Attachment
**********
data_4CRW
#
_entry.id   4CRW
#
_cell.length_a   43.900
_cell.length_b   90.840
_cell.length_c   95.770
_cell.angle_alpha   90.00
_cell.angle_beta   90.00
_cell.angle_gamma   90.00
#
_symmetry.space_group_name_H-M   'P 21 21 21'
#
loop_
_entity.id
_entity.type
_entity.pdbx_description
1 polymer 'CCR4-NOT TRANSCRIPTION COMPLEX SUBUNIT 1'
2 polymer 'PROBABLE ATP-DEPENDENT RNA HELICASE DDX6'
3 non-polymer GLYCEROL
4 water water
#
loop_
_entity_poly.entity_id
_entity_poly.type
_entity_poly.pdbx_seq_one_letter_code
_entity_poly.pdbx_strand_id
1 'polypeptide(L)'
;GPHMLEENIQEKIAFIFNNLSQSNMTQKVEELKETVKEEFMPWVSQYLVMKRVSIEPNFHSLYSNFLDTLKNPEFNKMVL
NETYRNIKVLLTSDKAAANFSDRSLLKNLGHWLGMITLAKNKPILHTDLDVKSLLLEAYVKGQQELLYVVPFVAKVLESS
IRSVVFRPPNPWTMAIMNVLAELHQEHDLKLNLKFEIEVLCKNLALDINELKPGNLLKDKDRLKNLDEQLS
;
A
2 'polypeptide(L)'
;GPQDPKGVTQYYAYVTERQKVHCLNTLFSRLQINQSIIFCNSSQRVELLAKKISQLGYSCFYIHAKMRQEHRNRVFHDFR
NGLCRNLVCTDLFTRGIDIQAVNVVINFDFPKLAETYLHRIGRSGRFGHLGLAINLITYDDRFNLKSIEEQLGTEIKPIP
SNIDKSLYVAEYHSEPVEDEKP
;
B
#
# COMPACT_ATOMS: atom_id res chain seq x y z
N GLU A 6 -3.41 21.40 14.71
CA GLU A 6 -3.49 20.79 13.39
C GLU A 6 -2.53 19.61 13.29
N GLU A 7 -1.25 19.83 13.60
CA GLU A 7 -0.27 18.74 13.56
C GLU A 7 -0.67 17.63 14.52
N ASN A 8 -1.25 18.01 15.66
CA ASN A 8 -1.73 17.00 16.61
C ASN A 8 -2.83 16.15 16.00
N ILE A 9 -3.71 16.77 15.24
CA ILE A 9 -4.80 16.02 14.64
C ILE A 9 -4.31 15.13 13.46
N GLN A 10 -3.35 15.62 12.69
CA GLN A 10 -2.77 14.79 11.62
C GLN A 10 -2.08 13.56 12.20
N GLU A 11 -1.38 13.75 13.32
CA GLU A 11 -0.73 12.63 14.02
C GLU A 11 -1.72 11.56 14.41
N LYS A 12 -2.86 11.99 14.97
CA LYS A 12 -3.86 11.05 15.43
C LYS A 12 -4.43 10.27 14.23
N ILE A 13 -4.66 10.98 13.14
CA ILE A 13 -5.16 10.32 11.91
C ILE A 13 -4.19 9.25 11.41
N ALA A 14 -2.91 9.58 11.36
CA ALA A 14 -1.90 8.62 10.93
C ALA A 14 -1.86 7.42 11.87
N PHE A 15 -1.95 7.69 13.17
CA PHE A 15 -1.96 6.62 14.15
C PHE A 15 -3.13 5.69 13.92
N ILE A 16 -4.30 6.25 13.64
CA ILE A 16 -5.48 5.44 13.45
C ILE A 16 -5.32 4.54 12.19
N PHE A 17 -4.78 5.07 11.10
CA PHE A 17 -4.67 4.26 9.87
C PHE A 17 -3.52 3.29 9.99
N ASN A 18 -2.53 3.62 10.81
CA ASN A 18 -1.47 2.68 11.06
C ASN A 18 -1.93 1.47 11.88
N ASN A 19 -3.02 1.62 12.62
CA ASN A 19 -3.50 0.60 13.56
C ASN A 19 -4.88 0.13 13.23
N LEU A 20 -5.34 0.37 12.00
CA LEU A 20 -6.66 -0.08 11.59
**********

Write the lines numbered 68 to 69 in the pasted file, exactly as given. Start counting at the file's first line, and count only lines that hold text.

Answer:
C ALA A 14 -1.86 7.42 11.87
N PHE A 15 -1.95 7.69 13.17